I paused mid-step. A red-bellied bird had just hopped in front of me and she too had suddenly frozen in her tracks. In her beak hung a long, droopy piece of grass and a short, thin stick. We eyed each other. A cool April breeze whipped around the busy street corner. She took another hop forward balancing the items she had gathered for her nest. I reached for my phone to take a picture. I already had my 140-character tweet in mind. And she was gone.
It may seem like a stretch at first, but my thought in that moment was a comment Sid Dobrin casually made in a presidential session at CCCC 2011: “Writing is making stuff.”
Here on a fresh Spring morning a bird was composing.
Her tools? Her beak and ingenuity. Her medium? This piece of grass and a yellowed stick. Birds, like writers, are bricoleurs (or if you’re hip to the scene, writers are DIY warriors—prime examples deviantART and CC). When we “make stuff” via writing, we aren’t making from scratch. We have been collecting bits and scraps from language, experience and idea. Blogger Mark Kerstetter poses the following:
Writing as Bricolage
Cutting and pasting, the use of found text, the willingness to use any type of discourse whatsoever, a complete disregard for genre and a love of the hybrid text—these are some of the features of the bricloeur as writer. She will read any kind of text or listen in on any conversation for no other reason than love of language.
And in addition to language, the 21st Century writer/composer/bricoleur has access wider range of media and modes of communication (e.g. image, text, video, sound, color) than ever before, and the digital tools that make the act of bricolage (the collection, mixing, revising, repurposing) with that media easier and more accessible than we have yet known. Just in this one blog post, I have copied and pasted links and text, resized and edited images, searched and gained access to over 19 different websites, IMed with a colleague who then did an index search of her digitized notes—all of which I have drawn from to compose this post.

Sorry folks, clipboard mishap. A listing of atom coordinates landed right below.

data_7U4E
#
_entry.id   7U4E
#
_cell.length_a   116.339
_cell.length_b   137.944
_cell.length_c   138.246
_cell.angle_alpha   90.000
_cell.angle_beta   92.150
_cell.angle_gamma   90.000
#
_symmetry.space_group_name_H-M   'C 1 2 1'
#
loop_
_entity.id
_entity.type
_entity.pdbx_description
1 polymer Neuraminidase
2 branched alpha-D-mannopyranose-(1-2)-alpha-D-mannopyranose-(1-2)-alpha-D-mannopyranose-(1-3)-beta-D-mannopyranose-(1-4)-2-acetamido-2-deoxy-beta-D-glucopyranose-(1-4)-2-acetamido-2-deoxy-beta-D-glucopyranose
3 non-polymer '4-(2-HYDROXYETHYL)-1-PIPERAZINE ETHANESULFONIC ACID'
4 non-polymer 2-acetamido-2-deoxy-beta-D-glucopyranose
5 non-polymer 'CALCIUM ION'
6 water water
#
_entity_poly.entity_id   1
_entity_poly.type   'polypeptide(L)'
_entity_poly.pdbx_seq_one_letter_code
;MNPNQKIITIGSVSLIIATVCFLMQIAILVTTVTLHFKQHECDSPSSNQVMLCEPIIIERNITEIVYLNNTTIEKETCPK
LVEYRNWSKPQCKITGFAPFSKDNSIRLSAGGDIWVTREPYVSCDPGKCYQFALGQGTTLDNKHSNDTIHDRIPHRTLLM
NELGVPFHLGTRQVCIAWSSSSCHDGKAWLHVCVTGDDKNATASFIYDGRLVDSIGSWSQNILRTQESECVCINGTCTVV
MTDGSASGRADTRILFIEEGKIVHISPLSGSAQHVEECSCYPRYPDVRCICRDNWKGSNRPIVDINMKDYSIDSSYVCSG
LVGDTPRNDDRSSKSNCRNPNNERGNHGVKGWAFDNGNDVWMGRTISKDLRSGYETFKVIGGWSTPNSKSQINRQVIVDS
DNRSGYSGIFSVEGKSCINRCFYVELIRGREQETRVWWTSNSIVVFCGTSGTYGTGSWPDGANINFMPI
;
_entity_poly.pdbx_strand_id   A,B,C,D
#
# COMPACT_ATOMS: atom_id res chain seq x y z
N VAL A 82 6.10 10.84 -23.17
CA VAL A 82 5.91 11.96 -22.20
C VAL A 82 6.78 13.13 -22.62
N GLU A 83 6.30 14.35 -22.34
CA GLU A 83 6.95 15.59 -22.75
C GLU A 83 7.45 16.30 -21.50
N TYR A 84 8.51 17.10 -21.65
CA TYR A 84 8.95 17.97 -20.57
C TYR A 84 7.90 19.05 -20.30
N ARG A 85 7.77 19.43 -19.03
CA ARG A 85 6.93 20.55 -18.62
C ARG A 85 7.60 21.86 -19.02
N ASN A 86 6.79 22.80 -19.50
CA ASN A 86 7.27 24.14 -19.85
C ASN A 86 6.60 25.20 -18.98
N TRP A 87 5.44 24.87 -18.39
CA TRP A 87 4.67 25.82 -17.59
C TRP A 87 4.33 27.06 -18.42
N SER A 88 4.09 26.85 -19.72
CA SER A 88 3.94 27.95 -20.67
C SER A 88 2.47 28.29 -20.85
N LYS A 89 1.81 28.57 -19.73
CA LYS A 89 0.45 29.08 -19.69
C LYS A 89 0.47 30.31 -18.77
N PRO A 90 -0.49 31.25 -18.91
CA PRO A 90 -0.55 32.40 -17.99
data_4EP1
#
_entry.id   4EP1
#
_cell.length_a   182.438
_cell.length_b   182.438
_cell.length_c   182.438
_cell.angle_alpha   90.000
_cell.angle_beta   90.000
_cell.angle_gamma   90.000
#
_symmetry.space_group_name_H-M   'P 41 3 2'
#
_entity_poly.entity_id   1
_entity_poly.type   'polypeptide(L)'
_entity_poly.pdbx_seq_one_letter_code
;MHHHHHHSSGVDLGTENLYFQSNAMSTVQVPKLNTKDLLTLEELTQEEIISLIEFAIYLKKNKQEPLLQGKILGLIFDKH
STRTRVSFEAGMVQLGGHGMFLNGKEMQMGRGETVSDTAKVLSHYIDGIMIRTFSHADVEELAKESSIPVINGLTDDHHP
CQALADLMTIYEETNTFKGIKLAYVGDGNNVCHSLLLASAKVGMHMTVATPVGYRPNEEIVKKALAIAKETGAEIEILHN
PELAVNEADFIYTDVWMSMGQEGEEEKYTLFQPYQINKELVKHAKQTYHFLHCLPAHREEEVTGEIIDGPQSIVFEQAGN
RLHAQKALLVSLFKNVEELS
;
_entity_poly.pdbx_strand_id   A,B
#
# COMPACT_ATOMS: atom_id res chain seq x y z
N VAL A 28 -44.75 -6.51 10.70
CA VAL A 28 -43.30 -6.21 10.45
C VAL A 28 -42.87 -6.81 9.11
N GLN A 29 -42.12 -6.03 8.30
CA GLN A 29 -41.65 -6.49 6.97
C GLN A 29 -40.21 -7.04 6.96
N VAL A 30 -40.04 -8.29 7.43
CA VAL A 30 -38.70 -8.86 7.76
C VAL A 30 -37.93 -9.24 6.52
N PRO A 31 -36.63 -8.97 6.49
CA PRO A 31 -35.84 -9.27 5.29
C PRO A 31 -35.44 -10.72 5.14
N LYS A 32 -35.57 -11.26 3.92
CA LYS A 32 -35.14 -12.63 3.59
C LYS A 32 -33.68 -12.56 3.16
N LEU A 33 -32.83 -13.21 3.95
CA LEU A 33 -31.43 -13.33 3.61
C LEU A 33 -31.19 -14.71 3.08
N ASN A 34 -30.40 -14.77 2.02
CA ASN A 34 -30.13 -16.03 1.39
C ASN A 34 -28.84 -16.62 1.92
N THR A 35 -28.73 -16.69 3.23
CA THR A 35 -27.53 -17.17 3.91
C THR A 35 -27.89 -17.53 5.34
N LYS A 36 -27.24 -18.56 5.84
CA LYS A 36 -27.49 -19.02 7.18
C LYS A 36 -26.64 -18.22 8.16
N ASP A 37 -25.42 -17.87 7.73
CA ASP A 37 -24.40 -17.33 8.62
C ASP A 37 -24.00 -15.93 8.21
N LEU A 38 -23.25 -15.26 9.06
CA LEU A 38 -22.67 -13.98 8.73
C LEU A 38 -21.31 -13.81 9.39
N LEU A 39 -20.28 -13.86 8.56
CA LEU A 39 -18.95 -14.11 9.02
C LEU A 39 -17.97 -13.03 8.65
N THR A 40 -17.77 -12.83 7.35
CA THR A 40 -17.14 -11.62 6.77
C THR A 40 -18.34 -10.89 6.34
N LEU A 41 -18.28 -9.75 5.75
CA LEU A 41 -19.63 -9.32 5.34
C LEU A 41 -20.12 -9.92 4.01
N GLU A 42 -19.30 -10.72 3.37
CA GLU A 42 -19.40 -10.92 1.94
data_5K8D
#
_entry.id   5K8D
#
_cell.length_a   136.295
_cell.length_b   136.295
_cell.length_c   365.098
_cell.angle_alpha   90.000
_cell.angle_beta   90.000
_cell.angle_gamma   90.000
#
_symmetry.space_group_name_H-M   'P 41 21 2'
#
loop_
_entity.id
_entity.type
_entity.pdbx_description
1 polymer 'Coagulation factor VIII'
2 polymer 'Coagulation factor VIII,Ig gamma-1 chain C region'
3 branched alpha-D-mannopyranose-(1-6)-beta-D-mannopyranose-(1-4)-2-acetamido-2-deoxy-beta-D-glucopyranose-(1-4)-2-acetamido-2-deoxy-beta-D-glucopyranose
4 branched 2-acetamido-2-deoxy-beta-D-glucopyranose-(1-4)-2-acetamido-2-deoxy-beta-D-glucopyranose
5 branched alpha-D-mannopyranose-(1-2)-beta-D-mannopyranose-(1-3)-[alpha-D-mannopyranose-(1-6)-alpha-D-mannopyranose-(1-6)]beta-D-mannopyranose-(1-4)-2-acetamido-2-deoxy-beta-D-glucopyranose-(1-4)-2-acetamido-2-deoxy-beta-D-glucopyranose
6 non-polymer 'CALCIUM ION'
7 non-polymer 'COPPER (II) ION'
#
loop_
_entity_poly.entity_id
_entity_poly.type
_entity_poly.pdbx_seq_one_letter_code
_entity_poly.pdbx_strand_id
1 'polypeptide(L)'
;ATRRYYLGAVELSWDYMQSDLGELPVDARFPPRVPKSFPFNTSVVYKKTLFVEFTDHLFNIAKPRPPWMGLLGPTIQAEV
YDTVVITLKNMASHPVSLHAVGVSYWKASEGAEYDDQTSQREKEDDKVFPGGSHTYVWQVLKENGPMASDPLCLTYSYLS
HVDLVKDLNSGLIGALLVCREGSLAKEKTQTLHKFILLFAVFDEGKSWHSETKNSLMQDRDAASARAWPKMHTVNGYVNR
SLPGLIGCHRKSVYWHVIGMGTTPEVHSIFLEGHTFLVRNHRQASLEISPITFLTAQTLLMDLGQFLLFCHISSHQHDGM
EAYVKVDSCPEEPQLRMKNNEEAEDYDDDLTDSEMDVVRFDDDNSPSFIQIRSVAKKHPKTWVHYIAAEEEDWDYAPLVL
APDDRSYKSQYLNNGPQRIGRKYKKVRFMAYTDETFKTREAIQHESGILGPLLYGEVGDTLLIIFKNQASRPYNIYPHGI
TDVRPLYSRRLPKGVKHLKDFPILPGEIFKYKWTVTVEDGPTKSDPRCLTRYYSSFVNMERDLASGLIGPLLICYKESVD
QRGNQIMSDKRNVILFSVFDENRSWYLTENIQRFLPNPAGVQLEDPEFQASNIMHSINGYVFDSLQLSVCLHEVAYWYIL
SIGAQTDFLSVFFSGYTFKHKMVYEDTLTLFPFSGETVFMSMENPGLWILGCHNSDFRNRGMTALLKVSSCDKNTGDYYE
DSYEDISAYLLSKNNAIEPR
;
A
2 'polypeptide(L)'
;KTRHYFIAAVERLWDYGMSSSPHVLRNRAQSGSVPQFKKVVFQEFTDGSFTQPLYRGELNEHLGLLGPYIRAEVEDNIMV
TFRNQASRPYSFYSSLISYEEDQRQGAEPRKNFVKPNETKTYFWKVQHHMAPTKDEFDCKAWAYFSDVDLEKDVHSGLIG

Unlike the birds, as 21st Century bricoleurs, we don’t just have our beaks and ingenuity as tools, and our media is not just limited to that which we can spot and then carry in a short flight from our nests.
How have you digitally bricolaged today?
In our forthcoming book, Developing Writers: Teaching and Learning in Digital Age, Richard Andrews and I explore the affordances of 21st Century composition the modes, media, tools and sociality of communication in a digital age, and what these affordances mean for the teaching and learning of composition.
We suggest that in addition to linguistic elements of writing, developing writers grow in their experiences using and navigating multiple modes, and that our schooling assessment, policy and curriculum must adapt and encompass the these aspects of growth. Below is a list (from our book) of some of these areas not yet addressed in most curricula:
- understanding the affordances, and the communicative and interpretive possibilities of various modes, e.g. writing, video, sound, diagram, artistic rendering;